Daniel Craig revisits bad-boy past in Spielberg’s thrilling animation
Daniel Craig hasn’t always been the dashing superspy, James Bond. In fact, long before he started driving Aston Martins and asking for shaken-but-not-stirred martinis, the British actor thrived in brooding bad-boy roles (“The Mother,” “Munich”) that established him as a character actor with daring and depth.
So, it didn’t come as a surprise when we heard that Craig was going to lend his voice to the bad-guy role in Steven Spielberg’s buzzed-about performance-capture animation, “The Adventures of Tintin” (showing on Nov. 30), in which the legendary director teams up with the similarly iconic Peter Jackson, who’s onboard as producer.
In Spielberg’s gloriously realized screen version of the 1940s comic-book series, Craig is cast as Ivan Sakharine, the powerful descendant of a 17th century pirate who’s raring to get his hands on sunken treasure.
But, clues to its whereabouts can only be found in parchment scrolls hidden in three identical toy models of a sailing ship called the Unicorn—one of them is in Sakharine’s possession, and another has just been purchased by investigative journalist, Tintin (Jamie Bell)! But, where could the third scroll be?
With the help of his loyal pooch, Snowy, Tintin finds the answer when he embarks on an adventure that leads him to Sakharine’s lair on a boat manned by the constantly inebriated Captain Haddock (Andy Serkis, in another outstanding motion-capture portrayal)—who holds the key to finding the missing treasure! But, getting all three scrolls together is another problem that requires more than just Indiana Jones-style derring-do and action-movie gumption to solve.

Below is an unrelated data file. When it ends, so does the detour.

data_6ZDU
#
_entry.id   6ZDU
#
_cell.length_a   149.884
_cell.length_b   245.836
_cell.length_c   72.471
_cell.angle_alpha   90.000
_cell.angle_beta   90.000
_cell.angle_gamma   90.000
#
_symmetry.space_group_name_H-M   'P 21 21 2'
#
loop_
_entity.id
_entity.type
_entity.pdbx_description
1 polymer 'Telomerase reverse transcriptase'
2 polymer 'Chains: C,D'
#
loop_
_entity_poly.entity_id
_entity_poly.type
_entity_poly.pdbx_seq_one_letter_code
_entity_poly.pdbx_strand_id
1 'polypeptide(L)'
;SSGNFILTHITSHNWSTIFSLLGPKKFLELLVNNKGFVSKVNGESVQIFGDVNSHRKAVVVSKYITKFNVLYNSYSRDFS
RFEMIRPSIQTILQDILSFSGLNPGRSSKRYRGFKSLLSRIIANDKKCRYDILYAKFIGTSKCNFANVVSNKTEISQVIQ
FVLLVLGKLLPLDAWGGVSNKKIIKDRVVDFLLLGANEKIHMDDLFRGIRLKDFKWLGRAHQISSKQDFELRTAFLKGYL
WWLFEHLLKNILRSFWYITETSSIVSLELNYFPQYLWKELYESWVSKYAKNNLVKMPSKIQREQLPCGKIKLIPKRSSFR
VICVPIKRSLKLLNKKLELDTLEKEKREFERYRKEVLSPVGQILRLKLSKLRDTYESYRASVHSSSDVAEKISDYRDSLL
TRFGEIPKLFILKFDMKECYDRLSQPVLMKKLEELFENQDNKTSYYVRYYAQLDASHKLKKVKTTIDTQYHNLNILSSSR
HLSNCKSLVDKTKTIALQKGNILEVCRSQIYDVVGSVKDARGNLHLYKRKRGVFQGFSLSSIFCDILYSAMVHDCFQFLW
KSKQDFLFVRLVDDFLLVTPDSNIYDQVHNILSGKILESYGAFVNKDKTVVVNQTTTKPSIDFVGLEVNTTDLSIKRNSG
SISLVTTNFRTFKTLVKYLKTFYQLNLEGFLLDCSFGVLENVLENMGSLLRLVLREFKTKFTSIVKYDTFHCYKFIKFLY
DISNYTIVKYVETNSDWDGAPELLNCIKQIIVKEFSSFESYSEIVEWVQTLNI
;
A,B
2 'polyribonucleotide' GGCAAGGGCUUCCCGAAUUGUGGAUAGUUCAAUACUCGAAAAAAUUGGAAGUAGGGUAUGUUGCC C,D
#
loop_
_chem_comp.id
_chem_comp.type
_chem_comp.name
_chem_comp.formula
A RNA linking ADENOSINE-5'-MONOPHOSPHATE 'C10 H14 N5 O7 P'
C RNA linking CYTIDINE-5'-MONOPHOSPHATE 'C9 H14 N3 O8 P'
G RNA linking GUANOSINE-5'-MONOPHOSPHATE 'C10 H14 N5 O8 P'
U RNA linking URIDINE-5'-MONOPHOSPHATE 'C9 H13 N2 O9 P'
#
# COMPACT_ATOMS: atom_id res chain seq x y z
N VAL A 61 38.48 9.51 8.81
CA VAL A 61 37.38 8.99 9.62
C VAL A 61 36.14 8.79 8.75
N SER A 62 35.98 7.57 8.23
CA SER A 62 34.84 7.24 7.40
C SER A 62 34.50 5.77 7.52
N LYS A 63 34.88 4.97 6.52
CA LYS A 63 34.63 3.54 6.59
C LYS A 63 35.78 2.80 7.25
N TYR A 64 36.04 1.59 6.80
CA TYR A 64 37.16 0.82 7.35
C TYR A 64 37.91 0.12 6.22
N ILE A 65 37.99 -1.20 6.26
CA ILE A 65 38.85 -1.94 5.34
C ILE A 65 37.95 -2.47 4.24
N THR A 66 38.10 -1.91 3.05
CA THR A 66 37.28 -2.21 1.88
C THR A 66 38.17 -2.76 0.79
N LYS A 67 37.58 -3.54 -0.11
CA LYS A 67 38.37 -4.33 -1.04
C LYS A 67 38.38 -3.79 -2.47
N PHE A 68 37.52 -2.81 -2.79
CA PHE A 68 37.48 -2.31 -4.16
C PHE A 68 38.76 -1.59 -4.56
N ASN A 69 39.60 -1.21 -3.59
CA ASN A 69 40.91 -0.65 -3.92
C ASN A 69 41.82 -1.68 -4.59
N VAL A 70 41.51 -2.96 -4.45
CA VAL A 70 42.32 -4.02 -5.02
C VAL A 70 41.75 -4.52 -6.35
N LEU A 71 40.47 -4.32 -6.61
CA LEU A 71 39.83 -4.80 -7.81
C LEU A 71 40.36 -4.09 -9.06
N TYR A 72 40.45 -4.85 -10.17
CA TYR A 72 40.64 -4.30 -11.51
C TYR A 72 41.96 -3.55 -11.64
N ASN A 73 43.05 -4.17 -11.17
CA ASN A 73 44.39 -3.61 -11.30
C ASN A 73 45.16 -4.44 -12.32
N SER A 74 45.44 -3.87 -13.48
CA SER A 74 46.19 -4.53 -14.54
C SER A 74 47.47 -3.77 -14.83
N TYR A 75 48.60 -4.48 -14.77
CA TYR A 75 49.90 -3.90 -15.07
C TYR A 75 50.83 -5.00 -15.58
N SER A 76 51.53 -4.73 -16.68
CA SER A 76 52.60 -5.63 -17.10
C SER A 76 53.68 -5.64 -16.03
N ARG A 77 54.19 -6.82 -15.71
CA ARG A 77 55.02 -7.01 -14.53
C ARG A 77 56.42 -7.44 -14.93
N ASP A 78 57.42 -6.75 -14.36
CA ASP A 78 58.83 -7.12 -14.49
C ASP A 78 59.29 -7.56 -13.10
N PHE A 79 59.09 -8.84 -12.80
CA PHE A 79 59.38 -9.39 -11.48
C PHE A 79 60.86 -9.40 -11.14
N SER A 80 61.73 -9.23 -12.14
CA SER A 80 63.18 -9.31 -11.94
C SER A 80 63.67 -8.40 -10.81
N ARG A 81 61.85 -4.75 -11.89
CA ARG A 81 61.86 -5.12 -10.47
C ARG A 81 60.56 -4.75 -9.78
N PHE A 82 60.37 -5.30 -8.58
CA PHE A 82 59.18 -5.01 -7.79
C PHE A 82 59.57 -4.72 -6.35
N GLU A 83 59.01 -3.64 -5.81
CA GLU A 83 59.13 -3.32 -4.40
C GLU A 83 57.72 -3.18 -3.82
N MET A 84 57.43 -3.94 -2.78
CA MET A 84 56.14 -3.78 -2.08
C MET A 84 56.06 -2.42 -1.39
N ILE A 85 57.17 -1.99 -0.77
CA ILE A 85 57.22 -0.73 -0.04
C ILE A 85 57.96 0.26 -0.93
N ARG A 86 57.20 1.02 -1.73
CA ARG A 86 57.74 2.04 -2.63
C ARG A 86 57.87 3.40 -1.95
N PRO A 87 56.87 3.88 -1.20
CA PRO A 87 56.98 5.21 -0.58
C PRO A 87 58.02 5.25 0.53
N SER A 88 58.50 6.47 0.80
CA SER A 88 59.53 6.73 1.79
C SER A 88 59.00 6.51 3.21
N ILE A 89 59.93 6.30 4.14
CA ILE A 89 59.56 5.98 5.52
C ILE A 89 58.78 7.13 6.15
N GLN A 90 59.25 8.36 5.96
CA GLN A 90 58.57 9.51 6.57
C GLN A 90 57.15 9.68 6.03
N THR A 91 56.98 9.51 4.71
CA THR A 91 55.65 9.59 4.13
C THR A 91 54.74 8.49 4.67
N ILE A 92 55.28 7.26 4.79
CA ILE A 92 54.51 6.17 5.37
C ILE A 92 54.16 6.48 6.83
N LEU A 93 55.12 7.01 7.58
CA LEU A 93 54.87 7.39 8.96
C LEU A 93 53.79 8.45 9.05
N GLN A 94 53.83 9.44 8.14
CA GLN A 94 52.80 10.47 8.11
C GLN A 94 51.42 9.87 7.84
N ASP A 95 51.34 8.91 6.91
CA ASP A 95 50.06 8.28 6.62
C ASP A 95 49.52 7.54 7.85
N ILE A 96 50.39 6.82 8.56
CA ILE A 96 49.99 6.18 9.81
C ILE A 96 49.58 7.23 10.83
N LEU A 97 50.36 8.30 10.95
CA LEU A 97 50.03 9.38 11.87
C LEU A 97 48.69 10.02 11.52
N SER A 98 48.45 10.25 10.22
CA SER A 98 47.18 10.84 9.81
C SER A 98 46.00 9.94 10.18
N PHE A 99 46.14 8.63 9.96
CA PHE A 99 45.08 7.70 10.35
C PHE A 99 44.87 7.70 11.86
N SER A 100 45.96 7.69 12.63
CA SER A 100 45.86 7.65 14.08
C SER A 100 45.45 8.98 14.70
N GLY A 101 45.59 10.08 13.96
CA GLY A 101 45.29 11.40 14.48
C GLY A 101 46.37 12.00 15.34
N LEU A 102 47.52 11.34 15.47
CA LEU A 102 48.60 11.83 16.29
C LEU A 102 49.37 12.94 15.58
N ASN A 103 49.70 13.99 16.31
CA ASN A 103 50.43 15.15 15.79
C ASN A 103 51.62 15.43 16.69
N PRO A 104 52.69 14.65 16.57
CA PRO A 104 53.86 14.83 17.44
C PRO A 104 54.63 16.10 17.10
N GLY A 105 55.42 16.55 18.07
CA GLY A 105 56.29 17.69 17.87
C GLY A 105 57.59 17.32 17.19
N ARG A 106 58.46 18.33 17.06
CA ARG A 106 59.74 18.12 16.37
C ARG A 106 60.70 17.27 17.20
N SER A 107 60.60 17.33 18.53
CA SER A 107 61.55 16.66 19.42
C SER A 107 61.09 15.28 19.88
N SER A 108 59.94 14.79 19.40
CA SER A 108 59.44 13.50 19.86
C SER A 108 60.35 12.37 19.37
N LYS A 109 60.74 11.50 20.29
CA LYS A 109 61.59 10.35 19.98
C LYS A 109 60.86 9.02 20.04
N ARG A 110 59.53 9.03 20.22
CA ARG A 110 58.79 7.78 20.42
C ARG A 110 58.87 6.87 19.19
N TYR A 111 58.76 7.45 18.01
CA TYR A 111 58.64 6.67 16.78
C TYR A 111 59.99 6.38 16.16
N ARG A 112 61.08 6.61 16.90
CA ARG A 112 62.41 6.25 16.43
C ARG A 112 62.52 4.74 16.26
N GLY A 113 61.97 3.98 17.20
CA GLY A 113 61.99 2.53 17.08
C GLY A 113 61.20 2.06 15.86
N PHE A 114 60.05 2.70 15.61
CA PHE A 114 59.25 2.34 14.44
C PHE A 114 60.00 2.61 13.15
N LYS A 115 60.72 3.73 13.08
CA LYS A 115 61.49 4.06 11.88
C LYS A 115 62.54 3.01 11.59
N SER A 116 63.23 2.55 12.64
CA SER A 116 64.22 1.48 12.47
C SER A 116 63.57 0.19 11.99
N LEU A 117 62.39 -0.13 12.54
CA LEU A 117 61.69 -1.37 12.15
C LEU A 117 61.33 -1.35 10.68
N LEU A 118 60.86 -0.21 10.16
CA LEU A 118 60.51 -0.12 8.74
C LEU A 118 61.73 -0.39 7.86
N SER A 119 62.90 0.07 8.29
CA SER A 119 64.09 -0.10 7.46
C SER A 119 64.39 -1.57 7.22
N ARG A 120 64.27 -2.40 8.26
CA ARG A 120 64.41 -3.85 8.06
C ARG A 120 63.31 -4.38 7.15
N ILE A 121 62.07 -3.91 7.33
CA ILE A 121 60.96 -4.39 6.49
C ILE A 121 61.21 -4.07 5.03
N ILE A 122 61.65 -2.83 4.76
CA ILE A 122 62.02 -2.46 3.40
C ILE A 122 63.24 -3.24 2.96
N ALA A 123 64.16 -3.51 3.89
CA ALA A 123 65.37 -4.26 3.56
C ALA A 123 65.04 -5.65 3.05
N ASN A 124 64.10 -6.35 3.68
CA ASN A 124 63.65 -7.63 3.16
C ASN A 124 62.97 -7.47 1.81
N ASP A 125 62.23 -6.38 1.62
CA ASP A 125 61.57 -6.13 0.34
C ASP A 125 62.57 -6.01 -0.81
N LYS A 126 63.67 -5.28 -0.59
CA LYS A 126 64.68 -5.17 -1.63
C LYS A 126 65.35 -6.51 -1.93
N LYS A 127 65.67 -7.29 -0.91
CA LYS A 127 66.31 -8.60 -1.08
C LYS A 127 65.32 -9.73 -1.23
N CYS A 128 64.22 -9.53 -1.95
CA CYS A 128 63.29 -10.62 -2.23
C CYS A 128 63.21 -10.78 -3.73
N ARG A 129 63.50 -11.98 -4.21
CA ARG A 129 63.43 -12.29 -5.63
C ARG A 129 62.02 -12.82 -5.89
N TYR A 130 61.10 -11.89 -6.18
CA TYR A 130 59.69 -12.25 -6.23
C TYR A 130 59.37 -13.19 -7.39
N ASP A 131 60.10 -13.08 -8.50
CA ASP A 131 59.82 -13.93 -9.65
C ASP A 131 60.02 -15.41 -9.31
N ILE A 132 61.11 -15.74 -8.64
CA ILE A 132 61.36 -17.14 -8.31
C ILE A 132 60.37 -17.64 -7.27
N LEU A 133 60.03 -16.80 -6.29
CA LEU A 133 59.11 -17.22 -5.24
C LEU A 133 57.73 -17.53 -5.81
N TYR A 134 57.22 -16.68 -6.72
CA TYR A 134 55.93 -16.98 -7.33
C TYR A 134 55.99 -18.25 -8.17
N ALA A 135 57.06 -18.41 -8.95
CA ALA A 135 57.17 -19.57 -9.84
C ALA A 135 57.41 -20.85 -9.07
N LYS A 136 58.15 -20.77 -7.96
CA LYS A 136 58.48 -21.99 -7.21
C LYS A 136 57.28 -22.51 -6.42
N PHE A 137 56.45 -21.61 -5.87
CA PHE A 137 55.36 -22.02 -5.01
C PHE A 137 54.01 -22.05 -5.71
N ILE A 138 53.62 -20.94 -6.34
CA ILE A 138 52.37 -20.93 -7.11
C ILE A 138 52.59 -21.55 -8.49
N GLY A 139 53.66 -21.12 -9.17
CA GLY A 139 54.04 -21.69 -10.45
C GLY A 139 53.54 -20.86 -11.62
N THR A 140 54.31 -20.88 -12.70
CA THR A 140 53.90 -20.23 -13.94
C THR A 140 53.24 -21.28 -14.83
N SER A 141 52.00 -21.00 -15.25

True, sure-fire hits are no longer as easy to predict as they used to be: For instance, early this year, Pixar’s 16-year winning streak that began in 1995’s “Toy Story” ended with the astonishingly uninspired sequel of “Cars”—and, even Jackson himself stumbled in 2009’s less-than-beautiful “Lovely Bones.”
But, we’re happy to note that, with the release of “The Adventures of Tintin,” Spielberg’s reputation as a peerless storyteller remains rock-solid. As his fast-paced adventure flick aptly demonstrates, the director can turn whimsical ideas into “relatable” tales that throb with edge-of-your-seat action, and resonate with viewers.
More than that, the director is likewise no slouch at conjuring up lifelike and almost tactile images that “stretch” the cinematic medium’s spatial dimensions. And, he tackles universal themes without sacrificing his film’s ability to entertain.
The production’s technical polish is just icing on Spielberg’s scrumptious cake: As he paces the production’s quirky vocal performances, Bell’s inherent likability grounds his character’s stubbornness and never-say-die conviction. Serkis complements his performance with a deliciously idiosyncratic turn as the young protagonist’s alcohol-addicted “partner in crime.”
As for Craig, in choosing to do away with some actors’ penchant for florid, larger-than-life portrayals, he creates a nutty character that’s more sneeringly sinister and less cheeky than we’re used to seeing in animated features. He doesn’t play to the peanut gallery—and proves there’s more to a contravida than obnoxious posturing!
The hottest entertainment news straight to your inbox
Subscribe to INQUIRER PLUS to get access to The Philippine Daily Inquirer & other 70+ titles, share up to 5 gadgets, listen to the news, download as early as 4am & share articles on social media. Call 896 6000.